For Staff and Student PCs managed by LIS I believe the situation is OK, they are running Windows XP SP3 with IE 7 but with DEP enabled which is supposed to mitigate the problem – I will ask my staff to check again tomorrow that this is the case.
For non LIS managed PCs, you will need to check with whoever manages your PC. However, if that is you or you have admin rights, then check this article for a fix.
Note that alternative solutions include upgrading to IE 8 or using another browser (e.g. FireFox or Chrome). The actual attach requires you to use the browser to read a specific piece of HTML code (a hacked web page or HTML email for example). Also note that “blaming MS again” isn’t a particularly valid approach as security flaws like this are common to many bits of software (Mac, PC, or Linux), it’s just this one’s the root cause of a high profile hack involving Google in China.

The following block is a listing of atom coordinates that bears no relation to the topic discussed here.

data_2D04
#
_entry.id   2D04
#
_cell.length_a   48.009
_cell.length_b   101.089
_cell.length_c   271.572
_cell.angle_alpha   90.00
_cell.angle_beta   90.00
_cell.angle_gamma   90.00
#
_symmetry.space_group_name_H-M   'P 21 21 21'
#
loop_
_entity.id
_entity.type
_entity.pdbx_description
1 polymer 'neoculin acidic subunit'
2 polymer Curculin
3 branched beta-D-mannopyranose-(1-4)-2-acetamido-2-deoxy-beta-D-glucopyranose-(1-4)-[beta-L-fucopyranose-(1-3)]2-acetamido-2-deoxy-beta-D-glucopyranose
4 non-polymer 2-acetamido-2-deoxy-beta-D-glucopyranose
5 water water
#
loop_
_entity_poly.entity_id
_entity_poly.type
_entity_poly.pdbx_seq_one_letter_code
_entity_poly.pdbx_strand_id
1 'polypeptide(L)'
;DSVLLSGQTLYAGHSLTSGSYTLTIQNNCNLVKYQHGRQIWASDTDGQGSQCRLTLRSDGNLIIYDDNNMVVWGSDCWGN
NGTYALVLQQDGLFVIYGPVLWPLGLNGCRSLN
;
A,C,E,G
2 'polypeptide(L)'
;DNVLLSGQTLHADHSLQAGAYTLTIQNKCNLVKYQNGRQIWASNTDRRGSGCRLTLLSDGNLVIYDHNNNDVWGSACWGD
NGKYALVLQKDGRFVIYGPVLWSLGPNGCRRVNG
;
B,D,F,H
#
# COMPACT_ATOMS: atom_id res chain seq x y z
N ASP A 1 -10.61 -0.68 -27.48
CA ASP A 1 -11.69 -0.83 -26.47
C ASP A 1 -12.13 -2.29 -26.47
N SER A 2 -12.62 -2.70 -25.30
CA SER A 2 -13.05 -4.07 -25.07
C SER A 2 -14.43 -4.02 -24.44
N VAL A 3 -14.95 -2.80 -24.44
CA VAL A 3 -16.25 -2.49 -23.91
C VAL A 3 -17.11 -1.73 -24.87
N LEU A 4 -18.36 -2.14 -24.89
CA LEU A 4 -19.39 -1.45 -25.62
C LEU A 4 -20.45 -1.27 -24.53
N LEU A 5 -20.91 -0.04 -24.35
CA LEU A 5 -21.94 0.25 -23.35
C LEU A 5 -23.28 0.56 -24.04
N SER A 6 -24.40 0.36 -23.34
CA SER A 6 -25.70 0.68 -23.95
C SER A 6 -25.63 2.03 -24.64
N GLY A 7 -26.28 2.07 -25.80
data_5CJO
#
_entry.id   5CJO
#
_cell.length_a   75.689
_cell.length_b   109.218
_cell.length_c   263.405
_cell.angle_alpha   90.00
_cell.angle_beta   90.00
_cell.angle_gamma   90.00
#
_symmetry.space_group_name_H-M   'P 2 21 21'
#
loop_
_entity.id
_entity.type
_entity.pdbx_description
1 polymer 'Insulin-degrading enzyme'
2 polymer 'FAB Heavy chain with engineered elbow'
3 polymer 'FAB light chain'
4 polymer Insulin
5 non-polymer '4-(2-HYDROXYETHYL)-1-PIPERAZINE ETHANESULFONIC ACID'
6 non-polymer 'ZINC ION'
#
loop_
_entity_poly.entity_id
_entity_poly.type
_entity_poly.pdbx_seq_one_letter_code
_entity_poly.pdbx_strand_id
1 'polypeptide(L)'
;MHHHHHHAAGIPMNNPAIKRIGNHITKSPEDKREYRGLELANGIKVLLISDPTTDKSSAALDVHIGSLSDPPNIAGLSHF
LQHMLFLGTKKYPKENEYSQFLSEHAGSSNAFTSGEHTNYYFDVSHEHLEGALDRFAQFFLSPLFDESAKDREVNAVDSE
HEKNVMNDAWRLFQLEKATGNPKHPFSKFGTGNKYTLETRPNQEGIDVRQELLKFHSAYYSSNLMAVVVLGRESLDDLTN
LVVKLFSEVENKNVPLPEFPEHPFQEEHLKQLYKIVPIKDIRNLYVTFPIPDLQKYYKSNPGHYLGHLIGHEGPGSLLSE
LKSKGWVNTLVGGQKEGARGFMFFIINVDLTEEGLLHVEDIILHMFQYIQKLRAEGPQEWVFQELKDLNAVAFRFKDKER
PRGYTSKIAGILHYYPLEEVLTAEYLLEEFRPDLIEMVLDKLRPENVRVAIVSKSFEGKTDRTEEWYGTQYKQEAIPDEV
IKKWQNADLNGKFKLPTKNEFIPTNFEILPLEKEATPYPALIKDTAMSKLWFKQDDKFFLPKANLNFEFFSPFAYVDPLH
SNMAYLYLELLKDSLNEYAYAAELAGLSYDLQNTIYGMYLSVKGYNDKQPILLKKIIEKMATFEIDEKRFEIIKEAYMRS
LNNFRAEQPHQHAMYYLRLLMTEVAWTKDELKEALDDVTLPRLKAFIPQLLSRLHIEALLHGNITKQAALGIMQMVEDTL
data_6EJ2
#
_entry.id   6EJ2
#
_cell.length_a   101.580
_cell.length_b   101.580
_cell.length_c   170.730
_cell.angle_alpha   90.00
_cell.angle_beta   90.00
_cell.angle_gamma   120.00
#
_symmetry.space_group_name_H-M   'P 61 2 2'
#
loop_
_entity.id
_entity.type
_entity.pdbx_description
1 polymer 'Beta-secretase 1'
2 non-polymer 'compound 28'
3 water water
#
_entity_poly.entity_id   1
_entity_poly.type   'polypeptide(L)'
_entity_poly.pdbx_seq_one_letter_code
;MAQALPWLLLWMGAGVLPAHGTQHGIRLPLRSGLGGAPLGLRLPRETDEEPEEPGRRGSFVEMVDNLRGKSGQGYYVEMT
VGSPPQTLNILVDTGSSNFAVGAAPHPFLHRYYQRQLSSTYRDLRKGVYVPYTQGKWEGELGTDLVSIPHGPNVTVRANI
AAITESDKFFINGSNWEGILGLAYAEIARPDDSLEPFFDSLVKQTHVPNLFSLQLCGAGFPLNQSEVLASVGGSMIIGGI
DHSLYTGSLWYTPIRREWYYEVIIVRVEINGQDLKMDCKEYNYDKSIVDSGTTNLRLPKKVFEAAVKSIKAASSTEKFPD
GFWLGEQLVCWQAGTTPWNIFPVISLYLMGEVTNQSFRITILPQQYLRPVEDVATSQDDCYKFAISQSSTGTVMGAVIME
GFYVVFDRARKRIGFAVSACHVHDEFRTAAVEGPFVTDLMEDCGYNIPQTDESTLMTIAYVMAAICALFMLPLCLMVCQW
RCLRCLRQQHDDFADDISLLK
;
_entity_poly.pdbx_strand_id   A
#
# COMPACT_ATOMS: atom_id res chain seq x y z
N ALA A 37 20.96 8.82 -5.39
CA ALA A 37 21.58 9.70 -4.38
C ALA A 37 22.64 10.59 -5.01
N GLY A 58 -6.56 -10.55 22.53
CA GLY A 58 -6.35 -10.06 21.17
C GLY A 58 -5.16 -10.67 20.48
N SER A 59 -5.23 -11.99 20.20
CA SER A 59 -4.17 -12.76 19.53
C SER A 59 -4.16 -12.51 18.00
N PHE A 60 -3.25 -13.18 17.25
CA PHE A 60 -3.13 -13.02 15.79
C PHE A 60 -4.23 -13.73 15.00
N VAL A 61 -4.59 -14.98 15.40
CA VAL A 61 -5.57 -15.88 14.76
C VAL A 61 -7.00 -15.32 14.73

Obviously, this problem applies to your home PCs too, and I would strongly recommend ensuring that you keep your PCs up to date using “Windows Update” and using a current Security solution like the Symantec AV package used on Campus. (Same advice to Linux and Mac users – keep patched up to date!).continue reading